To what extent can phenomenology do justice to chinese philosophy? a phenomenological reading of laozi
At a time of multiculturalism, a politically correct attitude toward the problem of philosophical pluralism will admit readily that there are as many possible types of philosophies as there are types of culture. In the West, the time of Hegel, who judges that Chinese philosophy remains at "the most elementary stage" of philosophical development, seems to be over. Yet to the question "does Chinese philosophy deserve the name of genuine philosophy?", the debate seems to remain open. Since Aristotle has presented the origin of philosophy as the development from myth (mythos) to reason (logos), the yardstick of deciding whether Chinese philosophy is genuine philosophy has always been built upon the judgment in relation to the following question: whether Chinese philosophy has succeeded or not to construct a form of discourse which gives a foundational role to Reason? In other words, the judgment on the existence or non-existence of Chinese philosophy depends on the judgment on whether traditional Chinese culture has developed a philosophical rationalism in a more or less express form. It is well-known that Husserl has judged that it is simply a "mistake and a falsification of sense … to speak of Chinese philosophy." (We shall return to this point later.) Such a position taking would be comprehensible for professional philosophers from the West or for those Chinese who, by cultural prejudice or by a sense of intellectual division of labour too narrowly defined, never seem interested in Chinese philosophy. Yet even someone like A. C. Graham, who has done so much to introduce Chinese philosophy to the Western intellectual audience and produced so many celebrated English translation of classical texts in the Chinese philosophical corpus, cannot escape himself from the overtly simplistic dichotomy of "rationalism and anti-rationalism" in his presentation of the picture of Ancient Chinese philosophy. Although Graham has taken the care to draw the distinction between anti-rationalism (taking Zhuangzi (also Romanized as Chuang-tzu) as the prime example for his insistence on spontaneity against reason) and irrationalism (taking Marquis de Sade, Nietzsche and Hitler as exemplars), his final judgement on the overall achievement of Chinese philosophy following such a yardstick will not reserve a great surprise for his readers. In fact according to Graham, "rationalism is no more than a brief episode in the Chinese tradition, and anti-rationalism is limited to philosophical Taoism and its descendant Ch'an Buddhism". In short: there is something special in the Chinese tradition of philosophy, but frankly speaking, not much! Such would be Graham's final verdict.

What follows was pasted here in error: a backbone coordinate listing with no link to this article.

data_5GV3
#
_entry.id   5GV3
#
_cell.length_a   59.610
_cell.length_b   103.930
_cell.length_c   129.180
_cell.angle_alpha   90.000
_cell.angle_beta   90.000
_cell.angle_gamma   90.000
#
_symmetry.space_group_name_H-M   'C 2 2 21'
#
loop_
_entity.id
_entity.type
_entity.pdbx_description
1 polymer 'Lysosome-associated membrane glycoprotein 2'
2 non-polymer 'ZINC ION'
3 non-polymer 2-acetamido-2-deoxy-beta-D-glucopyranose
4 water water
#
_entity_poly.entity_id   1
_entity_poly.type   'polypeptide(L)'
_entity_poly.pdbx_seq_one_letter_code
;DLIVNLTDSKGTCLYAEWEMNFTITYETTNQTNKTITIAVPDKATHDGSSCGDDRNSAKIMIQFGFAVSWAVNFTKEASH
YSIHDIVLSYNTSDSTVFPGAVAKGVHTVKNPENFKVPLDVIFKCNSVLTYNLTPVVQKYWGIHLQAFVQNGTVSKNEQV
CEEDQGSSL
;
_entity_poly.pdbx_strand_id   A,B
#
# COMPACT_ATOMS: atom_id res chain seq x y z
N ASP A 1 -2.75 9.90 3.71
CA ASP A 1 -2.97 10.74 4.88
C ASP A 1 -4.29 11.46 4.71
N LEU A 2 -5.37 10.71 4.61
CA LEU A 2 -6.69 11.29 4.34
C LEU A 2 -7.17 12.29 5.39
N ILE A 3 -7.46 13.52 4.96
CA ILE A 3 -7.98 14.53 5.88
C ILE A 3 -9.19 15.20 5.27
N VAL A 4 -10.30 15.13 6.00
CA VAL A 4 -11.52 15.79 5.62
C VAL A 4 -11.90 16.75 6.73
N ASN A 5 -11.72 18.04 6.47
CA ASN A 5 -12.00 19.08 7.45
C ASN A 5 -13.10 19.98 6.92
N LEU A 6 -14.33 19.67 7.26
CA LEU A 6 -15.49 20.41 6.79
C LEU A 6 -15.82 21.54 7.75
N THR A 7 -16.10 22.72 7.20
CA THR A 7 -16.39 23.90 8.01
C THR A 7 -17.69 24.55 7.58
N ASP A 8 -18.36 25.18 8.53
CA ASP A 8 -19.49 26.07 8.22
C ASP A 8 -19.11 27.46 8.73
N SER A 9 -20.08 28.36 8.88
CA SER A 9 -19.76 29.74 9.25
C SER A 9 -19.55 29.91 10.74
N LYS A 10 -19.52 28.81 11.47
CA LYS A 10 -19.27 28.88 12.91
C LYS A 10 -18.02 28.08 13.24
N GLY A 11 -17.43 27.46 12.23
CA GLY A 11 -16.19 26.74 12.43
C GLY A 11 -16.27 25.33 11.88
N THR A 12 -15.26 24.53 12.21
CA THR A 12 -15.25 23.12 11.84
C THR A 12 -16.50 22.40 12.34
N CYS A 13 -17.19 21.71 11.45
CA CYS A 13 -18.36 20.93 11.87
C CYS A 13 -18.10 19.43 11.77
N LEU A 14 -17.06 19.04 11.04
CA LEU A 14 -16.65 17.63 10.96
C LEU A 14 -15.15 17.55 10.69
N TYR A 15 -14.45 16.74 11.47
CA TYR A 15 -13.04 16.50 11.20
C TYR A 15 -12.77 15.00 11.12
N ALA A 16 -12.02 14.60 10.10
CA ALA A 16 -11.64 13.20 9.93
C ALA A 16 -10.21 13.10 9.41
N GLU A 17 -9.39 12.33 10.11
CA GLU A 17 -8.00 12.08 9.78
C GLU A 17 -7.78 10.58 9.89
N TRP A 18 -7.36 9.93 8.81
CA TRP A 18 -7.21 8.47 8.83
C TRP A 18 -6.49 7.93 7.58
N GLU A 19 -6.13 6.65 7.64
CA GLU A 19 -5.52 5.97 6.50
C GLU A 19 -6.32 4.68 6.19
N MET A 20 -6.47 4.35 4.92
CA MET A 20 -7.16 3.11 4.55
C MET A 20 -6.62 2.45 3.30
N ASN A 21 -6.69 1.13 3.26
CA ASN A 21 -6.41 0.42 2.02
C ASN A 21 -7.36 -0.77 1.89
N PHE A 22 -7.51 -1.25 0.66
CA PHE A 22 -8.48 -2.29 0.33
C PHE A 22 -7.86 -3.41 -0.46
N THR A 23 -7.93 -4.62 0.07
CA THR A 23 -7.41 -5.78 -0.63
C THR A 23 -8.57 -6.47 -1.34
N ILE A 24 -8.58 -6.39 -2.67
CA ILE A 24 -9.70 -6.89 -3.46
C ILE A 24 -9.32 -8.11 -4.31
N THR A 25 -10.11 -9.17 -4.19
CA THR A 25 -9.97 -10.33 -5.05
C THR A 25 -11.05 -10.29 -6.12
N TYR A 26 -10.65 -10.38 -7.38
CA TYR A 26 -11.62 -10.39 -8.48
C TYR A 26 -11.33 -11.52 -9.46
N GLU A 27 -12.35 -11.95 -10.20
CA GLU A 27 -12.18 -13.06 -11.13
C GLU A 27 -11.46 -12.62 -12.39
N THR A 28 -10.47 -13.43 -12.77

Lau, K.-Y. (2016). To what extent can phenomenology do justice to chinese philosophy? a phenomenological reading of laozi, in Phenomenology and intercultural understanding, Dordrecht, Springer, pp. 35-52.
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